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Leonard Dalipi, a new student this fall joining CSU's Global Social and Sustainable Enterprise MBA program, has traveled a long road of challenge and triumph that has led him to Fort Collins.
Leonard Dalipi, 29, survived the ethnic cleansing and war of 1998-1999 as a teenager and emerged determined to make a difference for his native Kosovo.
"Pursuing an MBA degree has been my dream,” Dalipi said. “My family has always talked about how an education is important. An educated person learns to distinguish the good from the bad, to develop skills and knowledge to become a doctor or lawyer, a strong leader or a good manager. Education provides us with choices.”
Having a student like Dalipi in the Global Social and Sustainable Enterprise program has value not only for him, as a student, but for the program as well, according to Carl Hammerdorfer, GSSE director and executive director of the Center for the Advancement of Sustainable Enterprise.
“In our increasingly interconnected world, bringing students from traditional and new emerging markets enriches the GSSE MBA in several important ways,” Hammerdorfer said. “First, it broadens and enriches the conversation in the classroom. Second, it expands the range of countries where our student entrepreneurs can practice their craft. Kosovo, although located in Europe, is very much at the base of the global economic pyramid. What happens there over the next ten years could be a model for development in Asia, Latin America, and Africa that are building economies in a post-conflict context from whole cloths.”
Kosovo’s emergence from the devastating ethnic cleansing and war of is nothing short of remarkable. Serbian military and paramilitary forces had driven more than 850,000 ethnic Albanians from their country before NATO air strikes, led by the U.S. forces authorized by former president Bill Clinton, stopped the Serbian atrocities. Before the strife ended, however, some 10,000 ethnic Albanian civilians, including women and children, were killed.
Dalipi, his parents, and his younger sister Nora, ethnic Albanians, survived the Kosovo war by hiding in their tiny Prishtina apartment for more than two months. As their neighbors were rounded up by Serbian police and forced onto trains to deport them from the country, the Dalipis tried to remain invisible, eating little, terrified they would be discovered.
In the aftermath of war, amid stories of war crimes from the returning refugees, the United Nations and NATO began efforts to help Kosovo rebuild. Among those joining this international effort were American Paula Huntley and her attorney husband, Ed Villmoare, the latter of whom had volunteered to help build a new legal system for the country. With a background in marketing and an interest in books, Huntley took up the task of teaching English to a dedicated group of Kosovo teenagers, including Dalipi.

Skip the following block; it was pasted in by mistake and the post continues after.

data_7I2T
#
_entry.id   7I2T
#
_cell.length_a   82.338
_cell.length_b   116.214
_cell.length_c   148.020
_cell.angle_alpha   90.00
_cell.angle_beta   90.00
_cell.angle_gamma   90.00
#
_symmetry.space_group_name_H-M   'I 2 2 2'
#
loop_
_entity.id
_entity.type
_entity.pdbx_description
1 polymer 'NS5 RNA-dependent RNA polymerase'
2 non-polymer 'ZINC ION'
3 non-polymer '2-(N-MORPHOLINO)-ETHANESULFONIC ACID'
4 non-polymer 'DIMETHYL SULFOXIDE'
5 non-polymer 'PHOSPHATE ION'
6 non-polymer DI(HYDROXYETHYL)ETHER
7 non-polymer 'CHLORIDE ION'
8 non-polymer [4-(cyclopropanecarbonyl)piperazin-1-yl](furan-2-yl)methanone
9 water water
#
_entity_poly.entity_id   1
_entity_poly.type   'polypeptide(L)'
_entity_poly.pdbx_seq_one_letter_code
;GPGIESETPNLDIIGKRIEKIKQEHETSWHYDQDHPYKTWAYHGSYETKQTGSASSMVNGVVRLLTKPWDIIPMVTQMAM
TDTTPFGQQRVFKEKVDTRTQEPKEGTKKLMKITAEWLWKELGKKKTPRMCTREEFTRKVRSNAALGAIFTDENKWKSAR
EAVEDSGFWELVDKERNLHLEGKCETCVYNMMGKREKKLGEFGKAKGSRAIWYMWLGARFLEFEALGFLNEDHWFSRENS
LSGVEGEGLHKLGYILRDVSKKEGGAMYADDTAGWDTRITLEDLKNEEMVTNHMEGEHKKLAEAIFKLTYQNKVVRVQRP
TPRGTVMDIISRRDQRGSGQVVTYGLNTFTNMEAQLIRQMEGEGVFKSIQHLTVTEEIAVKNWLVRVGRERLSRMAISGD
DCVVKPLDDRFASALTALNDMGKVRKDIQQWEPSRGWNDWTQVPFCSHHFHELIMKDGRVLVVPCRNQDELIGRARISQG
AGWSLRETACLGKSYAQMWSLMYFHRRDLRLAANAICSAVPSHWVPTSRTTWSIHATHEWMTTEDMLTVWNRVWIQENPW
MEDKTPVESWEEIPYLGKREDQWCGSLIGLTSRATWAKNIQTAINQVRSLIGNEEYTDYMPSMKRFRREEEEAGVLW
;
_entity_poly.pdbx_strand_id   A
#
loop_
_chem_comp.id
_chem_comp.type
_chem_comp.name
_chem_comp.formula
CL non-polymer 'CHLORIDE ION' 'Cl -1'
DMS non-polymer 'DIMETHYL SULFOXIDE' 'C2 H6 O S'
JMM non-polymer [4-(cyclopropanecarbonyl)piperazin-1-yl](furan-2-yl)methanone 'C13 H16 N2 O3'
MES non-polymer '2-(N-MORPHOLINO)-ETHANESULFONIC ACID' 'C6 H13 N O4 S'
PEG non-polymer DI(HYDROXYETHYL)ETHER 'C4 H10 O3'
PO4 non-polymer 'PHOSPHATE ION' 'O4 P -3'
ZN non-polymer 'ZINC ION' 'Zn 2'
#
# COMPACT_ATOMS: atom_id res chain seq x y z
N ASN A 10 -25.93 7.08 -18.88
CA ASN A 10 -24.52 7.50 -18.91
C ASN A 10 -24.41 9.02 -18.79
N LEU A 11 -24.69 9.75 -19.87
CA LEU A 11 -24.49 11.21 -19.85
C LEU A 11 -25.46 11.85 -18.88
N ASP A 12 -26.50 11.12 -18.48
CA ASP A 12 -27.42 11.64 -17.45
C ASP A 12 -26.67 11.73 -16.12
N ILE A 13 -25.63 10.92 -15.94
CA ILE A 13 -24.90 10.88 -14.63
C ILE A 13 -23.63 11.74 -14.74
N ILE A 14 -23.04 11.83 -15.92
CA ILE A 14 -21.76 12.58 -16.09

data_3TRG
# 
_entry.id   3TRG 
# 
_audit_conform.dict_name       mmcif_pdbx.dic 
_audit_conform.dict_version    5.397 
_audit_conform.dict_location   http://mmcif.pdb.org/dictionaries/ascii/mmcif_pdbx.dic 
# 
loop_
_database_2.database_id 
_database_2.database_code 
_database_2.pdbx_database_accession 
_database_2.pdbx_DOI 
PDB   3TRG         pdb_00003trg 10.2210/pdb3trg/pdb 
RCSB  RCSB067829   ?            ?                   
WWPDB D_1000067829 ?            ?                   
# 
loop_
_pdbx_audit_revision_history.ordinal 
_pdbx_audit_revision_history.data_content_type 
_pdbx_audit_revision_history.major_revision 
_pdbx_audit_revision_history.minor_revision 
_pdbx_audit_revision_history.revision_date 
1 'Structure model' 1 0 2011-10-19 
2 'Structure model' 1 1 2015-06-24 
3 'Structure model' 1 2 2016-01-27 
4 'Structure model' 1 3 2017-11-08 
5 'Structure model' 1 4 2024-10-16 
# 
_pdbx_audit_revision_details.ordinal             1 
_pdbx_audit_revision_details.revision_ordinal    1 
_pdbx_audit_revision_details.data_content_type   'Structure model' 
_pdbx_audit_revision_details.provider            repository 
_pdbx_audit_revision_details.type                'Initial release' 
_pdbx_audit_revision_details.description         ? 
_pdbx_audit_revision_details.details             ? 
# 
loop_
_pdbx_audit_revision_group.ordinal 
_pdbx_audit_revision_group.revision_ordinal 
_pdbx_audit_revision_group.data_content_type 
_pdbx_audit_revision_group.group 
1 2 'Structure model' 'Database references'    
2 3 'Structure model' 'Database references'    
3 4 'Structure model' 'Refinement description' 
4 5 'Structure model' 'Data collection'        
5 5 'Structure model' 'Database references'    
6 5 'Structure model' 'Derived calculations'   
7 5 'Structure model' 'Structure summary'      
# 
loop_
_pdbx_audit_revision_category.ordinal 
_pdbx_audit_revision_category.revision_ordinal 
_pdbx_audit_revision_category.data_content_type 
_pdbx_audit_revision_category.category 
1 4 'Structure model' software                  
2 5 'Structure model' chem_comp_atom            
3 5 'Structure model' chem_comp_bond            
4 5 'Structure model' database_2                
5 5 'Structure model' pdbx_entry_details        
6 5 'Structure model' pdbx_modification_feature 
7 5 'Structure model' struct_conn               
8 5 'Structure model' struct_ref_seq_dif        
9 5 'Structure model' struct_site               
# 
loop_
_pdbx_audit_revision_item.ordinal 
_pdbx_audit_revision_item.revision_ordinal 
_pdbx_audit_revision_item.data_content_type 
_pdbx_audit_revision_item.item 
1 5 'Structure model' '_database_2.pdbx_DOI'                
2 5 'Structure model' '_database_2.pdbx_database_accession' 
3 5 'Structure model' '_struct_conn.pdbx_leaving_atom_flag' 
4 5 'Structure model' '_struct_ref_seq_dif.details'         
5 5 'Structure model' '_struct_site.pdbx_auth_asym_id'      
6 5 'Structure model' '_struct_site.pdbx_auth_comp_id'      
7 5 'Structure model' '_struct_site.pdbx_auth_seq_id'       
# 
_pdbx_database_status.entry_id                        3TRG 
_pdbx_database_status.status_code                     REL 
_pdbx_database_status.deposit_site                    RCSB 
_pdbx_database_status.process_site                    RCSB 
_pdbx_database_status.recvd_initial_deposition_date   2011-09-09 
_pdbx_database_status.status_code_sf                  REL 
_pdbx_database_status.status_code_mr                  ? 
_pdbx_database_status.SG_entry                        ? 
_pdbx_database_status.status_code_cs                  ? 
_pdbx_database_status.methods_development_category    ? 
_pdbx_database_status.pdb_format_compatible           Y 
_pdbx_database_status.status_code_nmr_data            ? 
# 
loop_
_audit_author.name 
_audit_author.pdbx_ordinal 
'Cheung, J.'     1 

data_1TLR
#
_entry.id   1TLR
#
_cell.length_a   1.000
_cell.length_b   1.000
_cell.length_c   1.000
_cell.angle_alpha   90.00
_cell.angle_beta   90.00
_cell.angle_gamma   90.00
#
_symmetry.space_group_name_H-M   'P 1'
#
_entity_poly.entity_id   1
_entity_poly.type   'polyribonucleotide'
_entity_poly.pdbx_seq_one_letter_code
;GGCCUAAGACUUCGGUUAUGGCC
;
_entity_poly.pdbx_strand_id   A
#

Huntley kept a journal during her many months in Kosovo that later became a best-selling and critically acclaimed book, The Hemingway Book Club of Kosovo. The book gained its name from Ernest Hemingway’s classic novel, The Old Man and the Sea, the only book in English Huntley could find for her students in that war-ravaged country.
Huntley’s book tells the stories of her Kosovar Albanian students, focusing especially on Dalipi. As a result of Huntley’s book and her fund-raising efforts, thousands of Americans were inspired by Dalipi and his classmates. Donations poured in, making an American education possible for several young Kosovars, including Dalipi.
Dalipi graduated summa cum laude in 2006 from Graceland University of Iowa with a double major in international business and business administration. He then spent several months as an intern for the League of Conservation Voters and for the Faith in Politics Institute, both based in Washington, D.C., before returning to Kosovo. Since 2007, he has lived in Kosovo’s capital city, Prishtina, working at two of the country’s leading banks, ProCredit Bank and Raiffeisen Bank. He was married in July 2011 and plans for his new bride Dafina to join him in Colorado in the coming months.
“I believe that this is a good time for me to pursue an MBA degree as I now have a strong academic background, some work experience under my belt, and am now mature enough for a program like GSSE,” Dalipi said.
“I know that the knowledge and the skills I will acquire at CSU will help me succeed in Kosovo whether I start a business, work in a non-profit organization, or serve as a part of the government. The fact that not many young Kosovars have the opportunity to study in the U.S., in a program like GSSE, gives me an advantage. Also, I know that the experience of an American graduate education will help me to grow both personally and professionally.”
A secondary goal for Dalipi is the promotion of Kosovo as one of the world’s newest countries. “While I am here, I hope to let people know more about Kosovarian culture, history, and people, and also talk about opportunities for possible investments in Kosovo. As I always mention, Kosovo is the poorest country in Europe. It is going through the developing phase and needs investments from abroad. Kosovo has a good potential in agriculture, technology, and manufacturing.”
Dalipi learned about CSU’s GSSE MBA program from interactions with Hammerdorfer during the latter’s visits to Kosovo.
“I was looking for a program like GSSE, a program that focuses on innovative businesses enterprises that increase the social, economic and environmental vitality of a community,” Dalipi said. “I should not forget to mention that a big plus for me was the chance to live and study in a wonderful community such as Fort Collins!”